He rose to be a director of Transfield Services in 2001, becoming Board Chairman in 2005. He finally quit the construction and services giant in October 2013.
According to company documents, Shepherd declared more than 200,000 Transfield shares, allocated to HSBC as custodian on behalf of Shepherd Fund Pty Ltd, the corporate trustee of Shepherd Family Superannuation Fund. His salary in his final year as Chairman was $380,000.
Shepherd has built a career on building and pushing for more toll roads. He was an inaugural director of major motorway player, Transurban and has been involved in the Sydney Harbour Tunnel, Lane Cove Tunnel, the $2 billion Melbourne City Link Project, the Brisbane Airport Rail Link, and Yarra Trams.
He has also been involved in property developments such as the $650 million development at Walsh Bay. He is a strong proponent of privatisation and was involved in Transfield's purchase of Australian Defence Industries from the federal government in 1999.
Transfield has secured hundreds of millions of dollars in federal government contracts in recent years. Controversially, this includes reaping hundreds of millions from operating detention facilities on Nauru and Manus Island in PNG.
Under Shepherd’s leadership, Transfield Services also became involved in drilling operations in the CSG industry in Queensland.
Like many leading businessmen he also does his bit for male sport. He's Chairman of the Greater Western Sydney Giants and Deputy Chair of the Sydney Cricket Ground Trust.
Shepherd, at 70, told the SMH last year that he is motivated by action.
“I like to do things,” he says. “I’m a very well-organised person. I have a well-planned day and all that sort of thing. I'm a little bit anal, basically. I like to have everything ticketyboo. My father and mother were like that – my father, nothing could be out of place.”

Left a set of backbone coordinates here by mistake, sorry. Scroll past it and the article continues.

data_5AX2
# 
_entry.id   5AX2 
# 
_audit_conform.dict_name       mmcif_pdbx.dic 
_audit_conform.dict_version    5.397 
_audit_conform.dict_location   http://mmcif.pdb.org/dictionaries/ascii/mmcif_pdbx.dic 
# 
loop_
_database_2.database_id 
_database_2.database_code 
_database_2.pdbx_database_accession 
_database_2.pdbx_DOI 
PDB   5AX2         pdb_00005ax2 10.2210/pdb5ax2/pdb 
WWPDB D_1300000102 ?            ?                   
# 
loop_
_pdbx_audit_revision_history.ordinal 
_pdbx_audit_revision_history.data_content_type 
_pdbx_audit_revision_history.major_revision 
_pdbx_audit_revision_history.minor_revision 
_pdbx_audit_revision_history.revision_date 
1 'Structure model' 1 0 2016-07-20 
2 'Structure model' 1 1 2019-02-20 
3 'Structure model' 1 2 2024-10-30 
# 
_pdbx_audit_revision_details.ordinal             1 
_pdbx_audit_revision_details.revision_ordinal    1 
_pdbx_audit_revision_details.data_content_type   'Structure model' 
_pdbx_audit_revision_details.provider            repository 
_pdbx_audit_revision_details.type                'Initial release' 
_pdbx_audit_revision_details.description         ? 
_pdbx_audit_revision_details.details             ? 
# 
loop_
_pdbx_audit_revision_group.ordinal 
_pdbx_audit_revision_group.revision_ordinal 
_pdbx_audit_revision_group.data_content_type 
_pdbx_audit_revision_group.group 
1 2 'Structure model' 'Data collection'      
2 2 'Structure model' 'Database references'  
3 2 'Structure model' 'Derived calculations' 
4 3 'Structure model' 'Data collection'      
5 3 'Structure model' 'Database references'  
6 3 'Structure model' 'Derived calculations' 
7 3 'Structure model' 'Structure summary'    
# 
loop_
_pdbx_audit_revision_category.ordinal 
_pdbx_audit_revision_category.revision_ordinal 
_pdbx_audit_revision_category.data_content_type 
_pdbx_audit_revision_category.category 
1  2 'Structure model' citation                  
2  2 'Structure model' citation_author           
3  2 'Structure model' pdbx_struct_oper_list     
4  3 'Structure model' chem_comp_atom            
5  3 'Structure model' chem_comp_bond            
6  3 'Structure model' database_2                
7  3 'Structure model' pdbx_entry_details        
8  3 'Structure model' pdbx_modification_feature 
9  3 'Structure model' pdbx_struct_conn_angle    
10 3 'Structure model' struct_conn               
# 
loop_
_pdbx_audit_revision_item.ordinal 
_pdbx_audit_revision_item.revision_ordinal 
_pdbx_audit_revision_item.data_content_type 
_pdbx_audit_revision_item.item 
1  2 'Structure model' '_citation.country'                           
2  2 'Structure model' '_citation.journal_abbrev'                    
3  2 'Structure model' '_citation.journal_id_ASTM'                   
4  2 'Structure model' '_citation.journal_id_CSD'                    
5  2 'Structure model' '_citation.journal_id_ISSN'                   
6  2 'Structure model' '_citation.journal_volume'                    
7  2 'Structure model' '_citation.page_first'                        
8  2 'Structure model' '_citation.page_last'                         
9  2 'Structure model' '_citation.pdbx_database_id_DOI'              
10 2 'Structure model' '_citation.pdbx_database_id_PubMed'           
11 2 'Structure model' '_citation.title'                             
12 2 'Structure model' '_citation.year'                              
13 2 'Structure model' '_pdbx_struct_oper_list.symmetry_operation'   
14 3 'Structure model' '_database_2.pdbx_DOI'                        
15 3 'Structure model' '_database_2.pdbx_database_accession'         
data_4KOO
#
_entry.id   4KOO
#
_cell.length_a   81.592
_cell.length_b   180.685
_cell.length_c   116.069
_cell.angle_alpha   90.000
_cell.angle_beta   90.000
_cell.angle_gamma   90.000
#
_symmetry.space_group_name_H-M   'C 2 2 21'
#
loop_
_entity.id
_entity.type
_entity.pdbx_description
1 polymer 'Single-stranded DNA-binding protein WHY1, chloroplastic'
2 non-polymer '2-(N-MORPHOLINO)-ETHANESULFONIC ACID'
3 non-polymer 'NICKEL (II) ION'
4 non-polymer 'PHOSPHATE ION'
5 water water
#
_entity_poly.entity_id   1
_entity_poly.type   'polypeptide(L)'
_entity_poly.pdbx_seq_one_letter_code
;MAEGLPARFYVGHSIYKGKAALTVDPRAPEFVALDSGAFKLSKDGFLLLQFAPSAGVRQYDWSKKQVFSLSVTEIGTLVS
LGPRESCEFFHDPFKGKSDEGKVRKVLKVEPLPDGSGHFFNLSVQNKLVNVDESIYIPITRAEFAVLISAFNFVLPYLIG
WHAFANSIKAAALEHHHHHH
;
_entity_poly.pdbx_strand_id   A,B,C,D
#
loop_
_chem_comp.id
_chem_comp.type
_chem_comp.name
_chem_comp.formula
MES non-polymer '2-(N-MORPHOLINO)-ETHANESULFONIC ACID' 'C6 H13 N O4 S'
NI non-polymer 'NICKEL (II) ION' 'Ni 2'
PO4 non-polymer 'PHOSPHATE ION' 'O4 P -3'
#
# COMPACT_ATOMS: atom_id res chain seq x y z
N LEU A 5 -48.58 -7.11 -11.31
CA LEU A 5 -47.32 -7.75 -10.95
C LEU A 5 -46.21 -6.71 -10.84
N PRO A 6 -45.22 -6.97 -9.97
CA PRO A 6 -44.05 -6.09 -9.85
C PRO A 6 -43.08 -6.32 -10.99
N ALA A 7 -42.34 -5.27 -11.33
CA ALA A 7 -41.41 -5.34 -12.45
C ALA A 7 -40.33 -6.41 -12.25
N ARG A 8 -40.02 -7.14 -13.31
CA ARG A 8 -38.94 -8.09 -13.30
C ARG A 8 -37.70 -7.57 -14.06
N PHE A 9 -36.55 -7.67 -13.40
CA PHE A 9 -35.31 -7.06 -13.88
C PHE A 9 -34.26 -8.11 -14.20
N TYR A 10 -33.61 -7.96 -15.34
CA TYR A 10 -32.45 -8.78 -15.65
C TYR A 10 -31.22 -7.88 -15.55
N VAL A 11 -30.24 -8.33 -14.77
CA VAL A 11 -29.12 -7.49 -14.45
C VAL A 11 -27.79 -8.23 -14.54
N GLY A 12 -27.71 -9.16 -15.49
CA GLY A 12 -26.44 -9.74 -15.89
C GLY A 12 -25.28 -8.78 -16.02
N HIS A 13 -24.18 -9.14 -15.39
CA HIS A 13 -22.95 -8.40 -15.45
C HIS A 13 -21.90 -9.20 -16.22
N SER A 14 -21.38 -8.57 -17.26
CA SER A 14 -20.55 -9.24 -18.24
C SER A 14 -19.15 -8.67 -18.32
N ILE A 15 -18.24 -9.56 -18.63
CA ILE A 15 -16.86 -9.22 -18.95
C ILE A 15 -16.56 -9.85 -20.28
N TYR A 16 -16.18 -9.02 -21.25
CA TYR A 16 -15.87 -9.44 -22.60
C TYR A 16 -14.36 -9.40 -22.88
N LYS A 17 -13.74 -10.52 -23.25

But some questioned whether his continuing business interests were completely in order when he was appointed to the Commission of Audit. At the time he took on the chairing the Commission of Audit, he had agreed to become a director at the newly-formed Rearden Capital, set up to market infrastructure debt financing to superannuation funds.
Ex-NSW Liberal Premier Nick Greiner was also reported to be involved in Reardon. It was Greiner who advised Premier Barry O’Farrell to go ahead with Westconnex.
ALP senator Sam Dastyari raised concerns about the potential conflict, as Rearden Capital would be a direct beneficiary if more assets were privatised.
Shepherd described the potential conflict as “a very long bow”.
“Look, [chief executive of Rearden]Vaughan Busby is an old mate of mine and he asked me to be a director,” he said. “It’s very much a baby outfit in its infancy. It's not like Rearden Capital is sitting there with billions to invest.
"Anyway, there's not very much left in terms of Commonwealth-owned infrastructure… I cannot see a conflict arising in my term."
Shepherd said his interest had been declared to the Finance Department. Treasurer Joe Hockey rejected the claim that Mr Shepherd had a conflict of interest.
Shepherd criticised the Gillard government for its lack of consultation in its promises to protect labour conditions. He was concerned about its lack of understanding of private interests.
Now those of us who are critical of the WDA wonder about whether Shepherd has sufficient understanding of public interests to play such a powerful role in providing infrastructure for the future.
On Monday night at Enmore Theatre, the WDA held an information evening, four months after they moved on acquiring 40 homes in St Peters and eight months after secretly acquiring other land in the area, where it wants to build a massive Westconnex interchange.
Drills and surveyors are already working in the neighbourhood, and an Environmental Impact Statement has not even begun.
If you want a tollroad, Shepherd may well be your man. But a person who has devoted his life to making money out of privatising public services may not have a firm grasp on the interests of those who rely on inadequate public transport, or sit for hours in cars because there is no easier way to get across the city.
* Wendy Bacon has lived in the Inner West of Sydney for 40 years. She has attended Westconnex Action Rallies and is supporting the Greens in the NSW election.